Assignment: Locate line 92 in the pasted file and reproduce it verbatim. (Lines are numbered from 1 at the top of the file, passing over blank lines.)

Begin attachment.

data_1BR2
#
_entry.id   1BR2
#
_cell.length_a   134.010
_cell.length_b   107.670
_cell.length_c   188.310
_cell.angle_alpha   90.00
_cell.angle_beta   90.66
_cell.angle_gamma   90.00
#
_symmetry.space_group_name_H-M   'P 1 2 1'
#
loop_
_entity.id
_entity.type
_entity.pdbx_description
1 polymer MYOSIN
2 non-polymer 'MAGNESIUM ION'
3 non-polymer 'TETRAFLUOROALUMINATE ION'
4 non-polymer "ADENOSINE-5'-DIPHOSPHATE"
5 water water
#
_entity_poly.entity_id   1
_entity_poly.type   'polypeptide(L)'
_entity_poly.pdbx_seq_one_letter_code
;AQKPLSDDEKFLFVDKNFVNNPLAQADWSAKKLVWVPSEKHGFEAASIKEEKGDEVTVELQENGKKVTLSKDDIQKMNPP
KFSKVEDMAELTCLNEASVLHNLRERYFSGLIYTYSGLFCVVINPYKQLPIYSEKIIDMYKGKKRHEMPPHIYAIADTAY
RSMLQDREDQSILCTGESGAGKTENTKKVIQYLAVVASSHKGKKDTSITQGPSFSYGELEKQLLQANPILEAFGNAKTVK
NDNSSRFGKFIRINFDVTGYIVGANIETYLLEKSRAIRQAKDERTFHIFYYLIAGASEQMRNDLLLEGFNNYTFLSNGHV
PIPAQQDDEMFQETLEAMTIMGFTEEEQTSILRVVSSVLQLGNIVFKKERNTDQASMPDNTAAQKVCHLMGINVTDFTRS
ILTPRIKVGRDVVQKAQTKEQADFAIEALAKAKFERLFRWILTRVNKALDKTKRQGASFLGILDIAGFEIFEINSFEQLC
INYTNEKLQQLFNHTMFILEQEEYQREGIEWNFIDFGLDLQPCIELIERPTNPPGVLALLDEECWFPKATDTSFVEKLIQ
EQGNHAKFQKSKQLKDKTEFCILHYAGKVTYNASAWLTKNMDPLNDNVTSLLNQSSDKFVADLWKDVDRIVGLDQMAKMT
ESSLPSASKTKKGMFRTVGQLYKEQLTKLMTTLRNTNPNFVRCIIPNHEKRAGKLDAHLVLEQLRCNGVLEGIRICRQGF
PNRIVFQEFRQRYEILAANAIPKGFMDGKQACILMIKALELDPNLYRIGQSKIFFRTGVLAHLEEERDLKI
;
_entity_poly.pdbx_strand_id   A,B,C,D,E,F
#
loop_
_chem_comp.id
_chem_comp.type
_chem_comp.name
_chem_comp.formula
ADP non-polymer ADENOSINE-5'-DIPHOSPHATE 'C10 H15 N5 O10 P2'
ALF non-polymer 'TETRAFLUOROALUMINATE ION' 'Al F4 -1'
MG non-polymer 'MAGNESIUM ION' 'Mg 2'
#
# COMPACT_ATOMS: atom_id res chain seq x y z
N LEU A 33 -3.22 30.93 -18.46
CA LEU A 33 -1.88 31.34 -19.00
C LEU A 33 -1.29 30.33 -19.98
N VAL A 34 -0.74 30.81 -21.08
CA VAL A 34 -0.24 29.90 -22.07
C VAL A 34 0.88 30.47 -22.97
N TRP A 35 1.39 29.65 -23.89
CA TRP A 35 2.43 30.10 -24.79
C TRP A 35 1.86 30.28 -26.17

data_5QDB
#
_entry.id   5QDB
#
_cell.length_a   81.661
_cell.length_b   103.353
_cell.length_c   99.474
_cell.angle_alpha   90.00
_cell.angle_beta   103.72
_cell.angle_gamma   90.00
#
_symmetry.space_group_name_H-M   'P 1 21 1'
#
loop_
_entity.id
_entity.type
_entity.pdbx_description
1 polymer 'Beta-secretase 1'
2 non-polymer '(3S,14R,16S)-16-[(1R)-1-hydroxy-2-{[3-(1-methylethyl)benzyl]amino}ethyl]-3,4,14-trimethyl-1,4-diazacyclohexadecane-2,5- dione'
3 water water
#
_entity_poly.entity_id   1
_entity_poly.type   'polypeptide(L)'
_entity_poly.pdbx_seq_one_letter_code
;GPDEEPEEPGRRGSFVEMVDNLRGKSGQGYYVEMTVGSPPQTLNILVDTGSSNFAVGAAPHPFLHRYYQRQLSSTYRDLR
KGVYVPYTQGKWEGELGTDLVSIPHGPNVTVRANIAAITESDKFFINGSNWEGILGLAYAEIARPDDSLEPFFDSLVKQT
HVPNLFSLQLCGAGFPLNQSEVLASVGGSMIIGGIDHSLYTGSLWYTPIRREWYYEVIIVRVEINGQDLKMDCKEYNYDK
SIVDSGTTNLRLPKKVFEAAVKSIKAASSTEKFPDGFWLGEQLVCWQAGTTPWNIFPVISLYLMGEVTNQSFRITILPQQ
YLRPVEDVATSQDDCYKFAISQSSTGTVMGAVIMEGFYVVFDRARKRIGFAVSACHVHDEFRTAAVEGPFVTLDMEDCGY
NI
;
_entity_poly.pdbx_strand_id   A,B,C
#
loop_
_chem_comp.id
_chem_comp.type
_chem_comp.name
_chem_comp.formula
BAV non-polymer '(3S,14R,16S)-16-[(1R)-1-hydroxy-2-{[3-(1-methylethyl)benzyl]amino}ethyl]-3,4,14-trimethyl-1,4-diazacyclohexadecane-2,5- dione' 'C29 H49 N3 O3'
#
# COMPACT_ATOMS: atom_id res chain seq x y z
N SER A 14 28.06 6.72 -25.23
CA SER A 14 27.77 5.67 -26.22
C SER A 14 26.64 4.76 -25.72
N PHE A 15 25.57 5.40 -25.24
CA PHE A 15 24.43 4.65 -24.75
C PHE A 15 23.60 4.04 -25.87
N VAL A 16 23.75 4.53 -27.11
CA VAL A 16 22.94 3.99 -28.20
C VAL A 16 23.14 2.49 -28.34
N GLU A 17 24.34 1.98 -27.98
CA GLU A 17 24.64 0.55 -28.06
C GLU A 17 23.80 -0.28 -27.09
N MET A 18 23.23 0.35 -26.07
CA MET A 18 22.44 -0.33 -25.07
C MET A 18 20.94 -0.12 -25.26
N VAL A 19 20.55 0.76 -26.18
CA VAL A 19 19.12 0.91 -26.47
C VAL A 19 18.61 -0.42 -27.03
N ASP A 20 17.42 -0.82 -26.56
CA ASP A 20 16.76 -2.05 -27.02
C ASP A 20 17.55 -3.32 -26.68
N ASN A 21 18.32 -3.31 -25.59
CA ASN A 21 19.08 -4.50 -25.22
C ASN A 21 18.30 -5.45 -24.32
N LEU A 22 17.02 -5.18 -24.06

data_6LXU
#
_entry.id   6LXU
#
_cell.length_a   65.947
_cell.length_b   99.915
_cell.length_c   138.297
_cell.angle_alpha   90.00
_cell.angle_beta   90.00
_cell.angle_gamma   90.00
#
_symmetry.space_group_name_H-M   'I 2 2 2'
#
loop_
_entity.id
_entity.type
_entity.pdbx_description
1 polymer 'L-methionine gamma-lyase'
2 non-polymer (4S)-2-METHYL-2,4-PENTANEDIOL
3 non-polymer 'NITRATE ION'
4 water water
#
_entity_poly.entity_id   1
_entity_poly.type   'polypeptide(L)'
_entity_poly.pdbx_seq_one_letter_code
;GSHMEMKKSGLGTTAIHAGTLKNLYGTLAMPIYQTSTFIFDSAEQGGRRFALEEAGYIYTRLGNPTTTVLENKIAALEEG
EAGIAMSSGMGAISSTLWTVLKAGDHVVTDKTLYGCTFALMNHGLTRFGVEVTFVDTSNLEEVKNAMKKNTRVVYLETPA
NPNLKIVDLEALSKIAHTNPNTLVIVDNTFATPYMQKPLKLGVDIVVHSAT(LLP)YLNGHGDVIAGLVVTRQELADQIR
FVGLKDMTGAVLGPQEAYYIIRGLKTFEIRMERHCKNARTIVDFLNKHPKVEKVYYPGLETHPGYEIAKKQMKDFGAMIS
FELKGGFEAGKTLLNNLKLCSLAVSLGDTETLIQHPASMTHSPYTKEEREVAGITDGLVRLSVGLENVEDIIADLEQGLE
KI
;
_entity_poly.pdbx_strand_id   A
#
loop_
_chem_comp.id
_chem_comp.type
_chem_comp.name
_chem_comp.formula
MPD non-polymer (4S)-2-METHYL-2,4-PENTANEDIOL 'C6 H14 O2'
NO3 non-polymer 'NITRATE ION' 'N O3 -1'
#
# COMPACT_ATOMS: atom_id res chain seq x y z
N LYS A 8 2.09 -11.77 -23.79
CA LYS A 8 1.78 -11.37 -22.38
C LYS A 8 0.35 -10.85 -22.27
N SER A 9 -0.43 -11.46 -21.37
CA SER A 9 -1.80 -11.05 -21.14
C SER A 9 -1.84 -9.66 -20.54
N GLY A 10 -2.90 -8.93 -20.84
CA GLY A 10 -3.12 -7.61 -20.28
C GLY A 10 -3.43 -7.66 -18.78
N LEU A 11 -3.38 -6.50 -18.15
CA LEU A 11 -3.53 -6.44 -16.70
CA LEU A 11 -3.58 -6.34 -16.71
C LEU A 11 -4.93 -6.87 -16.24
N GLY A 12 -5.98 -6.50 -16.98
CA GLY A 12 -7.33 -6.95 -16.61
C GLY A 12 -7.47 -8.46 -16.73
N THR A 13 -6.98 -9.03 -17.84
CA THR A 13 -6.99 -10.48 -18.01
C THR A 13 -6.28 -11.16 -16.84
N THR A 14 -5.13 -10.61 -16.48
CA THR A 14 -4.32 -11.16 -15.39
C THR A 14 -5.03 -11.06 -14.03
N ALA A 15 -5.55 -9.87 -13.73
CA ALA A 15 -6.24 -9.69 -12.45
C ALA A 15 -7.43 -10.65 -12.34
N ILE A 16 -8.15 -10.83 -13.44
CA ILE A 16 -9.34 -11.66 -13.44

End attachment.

loop_